In 2010, for example, Iraqis bought about 2,000 houses and apartments – a total investment of more than $286 million. That’s about the same number in one year that the previous three years together produced. (From 2007 through 2009, Iraqis purchased a total of 2,623 houses and apartments and spent about $260 million in Jordan.)

Wael Al-Jaabari, the CEO of Abdoun Real Estate, started his Amman company in 1990. Around that time, he said an American economist told him that if he stayed in Jordan real estate, “he would see money like he’s never seen before in his life.” He said the American was right.

“Since then, there’s been one boom right after the other,” Al-Jaabari said. The Central Bank also contributed to the real estate boom, when in 2006 it began offering 20- to 25-year mortgages instead of the previous five-year mortgages.

“The Iraqis got lucky,” Al-Jaabari said.

In addition, many experts agree that there’s a qualitative difference in the way the Iraqis come in to Jordan. In general, most of them fled flush with cash and as business investors with the intention of staying permanently. Others who come, such as the more recent influx of Syrians and Libyans, are there only because it’s safe; they fled under fire, and above all else, they want to get back home.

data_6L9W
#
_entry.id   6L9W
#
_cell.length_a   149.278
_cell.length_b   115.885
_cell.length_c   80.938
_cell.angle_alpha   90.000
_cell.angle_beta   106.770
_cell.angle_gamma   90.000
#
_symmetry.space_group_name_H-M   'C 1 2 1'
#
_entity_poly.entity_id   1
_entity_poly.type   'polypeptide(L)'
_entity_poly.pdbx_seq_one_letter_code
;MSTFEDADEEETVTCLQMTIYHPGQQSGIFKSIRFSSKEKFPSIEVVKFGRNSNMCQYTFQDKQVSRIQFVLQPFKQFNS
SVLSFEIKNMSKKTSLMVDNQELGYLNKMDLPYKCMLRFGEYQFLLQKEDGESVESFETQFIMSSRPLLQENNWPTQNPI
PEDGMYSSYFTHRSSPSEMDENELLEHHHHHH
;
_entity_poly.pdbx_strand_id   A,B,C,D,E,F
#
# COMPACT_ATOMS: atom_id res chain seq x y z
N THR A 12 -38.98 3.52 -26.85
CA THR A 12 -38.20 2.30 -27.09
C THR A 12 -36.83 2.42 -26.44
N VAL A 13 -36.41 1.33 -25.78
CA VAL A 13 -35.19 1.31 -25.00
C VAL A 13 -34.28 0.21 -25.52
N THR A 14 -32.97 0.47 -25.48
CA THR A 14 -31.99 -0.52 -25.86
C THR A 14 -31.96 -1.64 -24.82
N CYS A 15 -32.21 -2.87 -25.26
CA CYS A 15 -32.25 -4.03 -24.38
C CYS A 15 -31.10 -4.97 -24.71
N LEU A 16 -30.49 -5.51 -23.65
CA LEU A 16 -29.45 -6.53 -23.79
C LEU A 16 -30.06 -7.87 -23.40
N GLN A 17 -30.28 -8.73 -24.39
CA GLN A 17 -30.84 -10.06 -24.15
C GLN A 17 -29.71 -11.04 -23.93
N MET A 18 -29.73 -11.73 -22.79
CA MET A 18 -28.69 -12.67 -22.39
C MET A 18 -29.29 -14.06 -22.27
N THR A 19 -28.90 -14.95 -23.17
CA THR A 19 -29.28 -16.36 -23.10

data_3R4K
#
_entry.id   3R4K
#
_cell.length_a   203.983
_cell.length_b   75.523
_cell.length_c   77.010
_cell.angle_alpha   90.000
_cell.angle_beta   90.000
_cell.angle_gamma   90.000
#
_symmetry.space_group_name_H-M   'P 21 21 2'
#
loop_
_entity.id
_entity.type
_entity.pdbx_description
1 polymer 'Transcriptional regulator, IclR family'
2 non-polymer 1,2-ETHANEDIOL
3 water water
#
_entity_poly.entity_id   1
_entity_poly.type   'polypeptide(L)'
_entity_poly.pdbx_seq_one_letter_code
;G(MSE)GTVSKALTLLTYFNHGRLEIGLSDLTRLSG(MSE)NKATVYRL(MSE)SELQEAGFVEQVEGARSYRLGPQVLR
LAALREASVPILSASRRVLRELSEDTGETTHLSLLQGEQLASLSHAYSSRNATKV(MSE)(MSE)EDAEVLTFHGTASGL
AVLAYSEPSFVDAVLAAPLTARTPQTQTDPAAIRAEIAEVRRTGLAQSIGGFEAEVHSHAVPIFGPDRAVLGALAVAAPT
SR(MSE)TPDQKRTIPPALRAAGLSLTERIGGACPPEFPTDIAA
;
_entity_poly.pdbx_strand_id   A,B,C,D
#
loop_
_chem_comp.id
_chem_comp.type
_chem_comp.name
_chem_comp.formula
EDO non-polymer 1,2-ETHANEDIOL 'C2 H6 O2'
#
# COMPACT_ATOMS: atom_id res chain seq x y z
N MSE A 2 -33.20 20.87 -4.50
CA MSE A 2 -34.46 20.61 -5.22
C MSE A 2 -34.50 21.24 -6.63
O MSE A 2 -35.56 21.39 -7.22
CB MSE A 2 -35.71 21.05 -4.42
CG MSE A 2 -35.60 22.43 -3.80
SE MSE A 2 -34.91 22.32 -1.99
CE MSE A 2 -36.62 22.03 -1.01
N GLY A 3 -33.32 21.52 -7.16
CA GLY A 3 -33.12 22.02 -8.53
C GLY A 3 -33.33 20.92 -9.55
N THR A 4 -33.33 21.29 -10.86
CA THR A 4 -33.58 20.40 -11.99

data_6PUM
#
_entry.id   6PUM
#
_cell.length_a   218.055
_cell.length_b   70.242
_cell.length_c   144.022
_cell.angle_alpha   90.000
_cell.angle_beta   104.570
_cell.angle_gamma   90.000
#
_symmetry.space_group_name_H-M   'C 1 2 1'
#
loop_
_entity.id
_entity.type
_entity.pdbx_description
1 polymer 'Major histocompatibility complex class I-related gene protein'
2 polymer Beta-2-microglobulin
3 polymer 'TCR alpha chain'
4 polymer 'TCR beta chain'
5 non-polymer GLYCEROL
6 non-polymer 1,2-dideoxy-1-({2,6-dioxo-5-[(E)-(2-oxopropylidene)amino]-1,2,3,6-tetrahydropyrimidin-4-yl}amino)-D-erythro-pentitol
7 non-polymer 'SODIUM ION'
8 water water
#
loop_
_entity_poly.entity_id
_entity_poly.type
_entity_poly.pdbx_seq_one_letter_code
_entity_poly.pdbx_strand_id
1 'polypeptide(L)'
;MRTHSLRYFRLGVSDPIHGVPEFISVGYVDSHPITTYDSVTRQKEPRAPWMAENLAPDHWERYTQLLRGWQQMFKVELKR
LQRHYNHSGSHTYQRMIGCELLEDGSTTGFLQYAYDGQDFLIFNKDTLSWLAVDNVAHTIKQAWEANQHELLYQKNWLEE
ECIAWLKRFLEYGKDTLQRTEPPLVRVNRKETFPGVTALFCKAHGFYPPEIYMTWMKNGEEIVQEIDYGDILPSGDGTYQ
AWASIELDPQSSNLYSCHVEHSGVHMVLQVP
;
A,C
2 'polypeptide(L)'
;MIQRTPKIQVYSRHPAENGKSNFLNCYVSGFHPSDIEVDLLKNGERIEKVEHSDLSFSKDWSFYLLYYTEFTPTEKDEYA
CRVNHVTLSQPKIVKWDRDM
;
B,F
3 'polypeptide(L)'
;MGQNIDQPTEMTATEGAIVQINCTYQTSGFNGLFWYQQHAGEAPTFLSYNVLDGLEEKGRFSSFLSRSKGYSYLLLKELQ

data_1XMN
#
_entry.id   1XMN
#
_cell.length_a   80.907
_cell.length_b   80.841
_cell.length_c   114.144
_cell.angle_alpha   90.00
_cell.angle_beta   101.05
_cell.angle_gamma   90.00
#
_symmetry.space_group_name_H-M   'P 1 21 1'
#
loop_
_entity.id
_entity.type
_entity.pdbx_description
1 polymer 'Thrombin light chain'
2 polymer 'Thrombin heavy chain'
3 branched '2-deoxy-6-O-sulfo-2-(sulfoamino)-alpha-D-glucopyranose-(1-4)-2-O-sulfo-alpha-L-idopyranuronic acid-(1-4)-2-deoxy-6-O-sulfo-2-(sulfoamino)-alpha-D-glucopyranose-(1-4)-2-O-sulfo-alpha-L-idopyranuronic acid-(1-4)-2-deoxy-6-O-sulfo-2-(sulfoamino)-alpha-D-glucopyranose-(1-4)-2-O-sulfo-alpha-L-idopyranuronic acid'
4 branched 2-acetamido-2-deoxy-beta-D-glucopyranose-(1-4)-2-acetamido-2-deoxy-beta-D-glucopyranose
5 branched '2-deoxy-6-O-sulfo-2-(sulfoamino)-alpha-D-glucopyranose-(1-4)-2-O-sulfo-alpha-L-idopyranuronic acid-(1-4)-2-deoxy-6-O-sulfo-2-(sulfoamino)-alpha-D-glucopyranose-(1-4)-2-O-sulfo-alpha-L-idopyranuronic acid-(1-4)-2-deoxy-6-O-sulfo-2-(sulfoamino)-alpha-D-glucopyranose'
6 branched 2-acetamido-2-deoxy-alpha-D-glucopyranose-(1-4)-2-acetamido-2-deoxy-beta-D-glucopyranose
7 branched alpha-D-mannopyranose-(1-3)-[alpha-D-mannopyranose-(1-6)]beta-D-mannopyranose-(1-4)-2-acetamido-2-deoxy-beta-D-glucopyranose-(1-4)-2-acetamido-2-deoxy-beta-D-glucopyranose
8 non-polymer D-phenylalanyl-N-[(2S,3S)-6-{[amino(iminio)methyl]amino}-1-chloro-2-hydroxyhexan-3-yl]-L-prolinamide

Tariq Al-Nami, 70, is one of the 450,000 Iraqis who has found refuge in Jordan. He plans to spend his retirement years in his 1,600-square-foot apartment in the Rabiah neighborhood of Amman.

Ali Mustafa Al-Assaf is an economist and business researcher at the Center for Strategic Studies at the University of Jordan. The center analyzes real estate prices and identifies trends in the market. Assaf said the prices began their drastic increase in 2003, corresponding with the Iraqis’ long-term settlement in Amman.

“They have a lot of money . . . When they came to Jordan, they didn’t come as refugees, they came as investors,” Al-Assaf said. This sudden demand caused the prices to increase. “Take a square meter here in Amman that cost 250 JD (about $350). After the Iraqis came, it went to 500 JD (about $705),” he said.

The real estate market is currently stable, and prices remain high. Fewer Iraqis are moving to Jordan, and yet they are still Jordan’s highest non-domestic investor. As a point of reference: If in 2010, Iraq was responsible for about $286 million in property investments, Saudi Arabians, second in foreign investments, only bought about $43 million in Jordanian real estate.

Mahmoud, the managing director at Cityscape, said that roughly six out of 10 landlords he deals with are Iraqi, and each one owns three or four apartments.